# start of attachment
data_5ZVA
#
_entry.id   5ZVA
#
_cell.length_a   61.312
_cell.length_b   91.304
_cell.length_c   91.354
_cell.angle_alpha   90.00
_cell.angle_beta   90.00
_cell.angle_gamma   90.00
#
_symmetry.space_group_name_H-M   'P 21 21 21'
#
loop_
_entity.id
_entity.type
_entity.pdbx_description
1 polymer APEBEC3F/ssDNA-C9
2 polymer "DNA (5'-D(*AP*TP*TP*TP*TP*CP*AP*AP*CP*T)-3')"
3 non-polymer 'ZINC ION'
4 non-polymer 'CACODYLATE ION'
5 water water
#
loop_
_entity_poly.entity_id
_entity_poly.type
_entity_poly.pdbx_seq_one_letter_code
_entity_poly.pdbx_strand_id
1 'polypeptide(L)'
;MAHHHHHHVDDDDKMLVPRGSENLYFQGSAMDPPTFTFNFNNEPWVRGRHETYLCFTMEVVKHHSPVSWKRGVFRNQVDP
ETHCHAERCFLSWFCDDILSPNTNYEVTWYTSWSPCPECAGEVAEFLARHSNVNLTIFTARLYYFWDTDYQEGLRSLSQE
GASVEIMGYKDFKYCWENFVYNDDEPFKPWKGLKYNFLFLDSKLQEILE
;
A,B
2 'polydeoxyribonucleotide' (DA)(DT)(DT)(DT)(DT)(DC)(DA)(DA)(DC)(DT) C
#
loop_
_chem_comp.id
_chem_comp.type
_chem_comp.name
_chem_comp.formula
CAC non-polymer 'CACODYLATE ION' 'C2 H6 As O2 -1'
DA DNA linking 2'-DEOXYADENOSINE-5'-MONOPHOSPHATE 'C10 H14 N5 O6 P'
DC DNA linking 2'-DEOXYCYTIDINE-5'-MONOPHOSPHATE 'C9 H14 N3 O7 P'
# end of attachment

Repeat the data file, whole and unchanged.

data_5ZVA
#
_entry.id   5ZVA
#
_cell.length_a   61.312
_cell.length_b   91.304
_cell.length_c   91.354
_cell.angle_alpha   90.00
_cell.angle_beta   90.00
_cell.angle_gamma   90.00
#
_symmetry.space_group_name_H-M   'P 21 21 21'
#
loop_
_entity.id
_entity.type
_entity.pdbx_description
1 polymer APEBEC3F/ssDNA-C9
2 polymer "DNA (5'-D(*AP*TP*TP*TP*TP*CP*AP*AP*CP*T)-3')"
3 non-polymer 'ZINC ION'
4 non-polymer 'CACODYLATE ION'
5 water water
#
loop_
_entity_poly.entity_id
_entity_poly.type
_entity_poly.pdbx_seq_one_letter_code
_entity_poly.pdbx_strand_id
1 'polypeptide(L)'
;MAHHHHHHVDDDDKMLVPRGSENLYFQGSAMDPPTFTFNFNNEPWVRGRHETYLCFTMEVVKHHSPVSWKRGVFRNQVDP
ETHCHAERCFLSWFCDDILSPNTNYEVTWYTSWSPCPECAGEVAEFLARHSNVNLTIFTARLYYFWDTDYQEGLRSLSQE
GASVEIMGYKDFKYCWENFVYNDDEPFKPWKGLKYNFLFLDSKLQEILE
;
A,B
2 'polydeoxyribonucleotide' (DA)(DT)(DT)(DT)(DT)(DC)(DA)(DA)(DC)(DT) C
#
loop_
_chem_comp.id
_chem_comp.type
_chem_comp.name
_chem_comp.formula
CAC non-polymer 'CACODYLATE ION' 'C2 H6 As O2 -1'
DA DNA linking 2'-DEOXYADENOSINE-5'-MONOPHOSPHATE 'C10 H14 N5 O6 P'
DC DNA linking 2'-DEOXYCYTIDINE-5'-MONOPHOSPHATE 'C9 H14 N3 O7 P'